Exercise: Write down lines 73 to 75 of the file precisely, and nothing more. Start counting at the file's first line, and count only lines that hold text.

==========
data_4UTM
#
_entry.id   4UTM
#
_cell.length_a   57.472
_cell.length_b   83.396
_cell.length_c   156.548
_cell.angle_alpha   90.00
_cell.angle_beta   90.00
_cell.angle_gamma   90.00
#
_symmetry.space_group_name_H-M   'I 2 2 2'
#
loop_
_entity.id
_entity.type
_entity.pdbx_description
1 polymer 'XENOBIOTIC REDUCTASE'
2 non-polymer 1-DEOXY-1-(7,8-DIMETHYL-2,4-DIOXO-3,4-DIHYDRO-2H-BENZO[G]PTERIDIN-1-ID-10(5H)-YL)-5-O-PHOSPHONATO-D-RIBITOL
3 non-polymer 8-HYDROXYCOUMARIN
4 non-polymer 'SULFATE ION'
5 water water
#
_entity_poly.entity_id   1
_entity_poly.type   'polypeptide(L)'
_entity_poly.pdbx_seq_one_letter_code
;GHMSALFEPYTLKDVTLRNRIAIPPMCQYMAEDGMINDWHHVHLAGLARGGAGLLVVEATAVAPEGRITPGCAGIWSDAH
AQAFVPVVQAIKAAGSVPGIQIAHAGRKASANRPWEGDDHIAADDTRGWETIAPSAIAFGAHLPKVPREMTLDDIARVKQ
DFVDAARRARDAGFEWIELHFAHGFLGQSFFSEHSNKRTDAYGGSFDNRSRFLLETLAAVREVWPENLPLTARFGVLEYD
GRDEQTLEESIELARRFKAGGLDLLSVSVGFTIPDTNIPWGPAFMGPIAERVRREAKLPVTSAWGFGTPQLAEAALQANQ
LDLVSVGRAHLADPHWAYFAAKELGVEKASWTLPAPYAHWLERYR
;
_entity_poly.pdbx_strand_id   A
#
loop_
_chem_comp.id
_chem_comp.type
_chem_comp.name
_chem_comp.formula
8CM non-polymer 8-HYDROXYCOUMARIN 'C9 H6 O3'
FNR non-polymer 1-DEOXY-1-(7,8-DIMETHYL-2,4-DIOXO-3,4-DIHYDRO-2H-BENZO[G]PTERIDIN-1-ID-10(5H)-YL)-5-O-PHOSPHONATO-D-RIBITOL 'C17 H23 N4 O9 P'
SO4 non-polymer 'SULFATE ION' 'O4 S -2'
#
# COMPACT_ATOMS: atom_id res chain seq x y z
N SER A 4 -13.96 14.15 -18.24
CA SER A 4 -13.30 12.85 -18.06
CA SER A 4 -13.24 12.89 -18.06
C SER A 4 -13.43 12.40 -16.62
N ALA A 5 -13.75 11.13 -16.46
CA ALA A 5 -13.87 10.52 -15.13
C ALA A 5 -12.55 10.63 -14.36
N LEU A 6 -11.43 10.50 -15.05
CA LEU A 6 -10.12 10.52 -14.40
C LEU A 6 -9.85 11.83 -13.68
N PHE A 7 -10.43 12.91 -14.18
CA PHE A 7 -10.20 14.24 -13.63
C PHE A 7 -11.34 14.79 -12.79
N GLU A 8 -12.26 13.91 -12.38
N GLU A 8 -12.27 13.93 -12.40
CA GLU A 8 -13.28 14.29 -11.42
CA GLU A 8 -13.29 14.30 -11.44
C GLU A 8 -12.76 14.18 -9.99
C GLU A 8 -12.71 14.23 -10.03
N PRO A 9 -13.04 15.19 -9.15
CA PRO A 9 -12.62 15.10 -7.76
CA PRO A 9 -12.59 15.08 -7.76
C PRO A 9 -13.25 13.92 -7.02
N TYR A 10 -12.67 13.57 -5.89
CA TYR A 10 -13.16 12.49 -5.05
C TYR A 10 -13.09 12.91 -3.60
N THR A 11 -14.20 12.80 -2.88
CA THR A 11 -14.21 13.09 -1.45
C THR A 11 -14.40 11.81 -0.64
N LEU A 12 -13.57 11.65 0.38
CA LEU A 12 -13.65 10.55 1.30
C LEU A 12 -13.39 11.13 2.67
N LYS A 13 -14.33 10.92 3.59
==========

C THR A 11 -14.40 11.81 -0.64
N LEU A 12 -13.57 11.65 0.38
CA LEU A 12 -13.65 10.55 1.30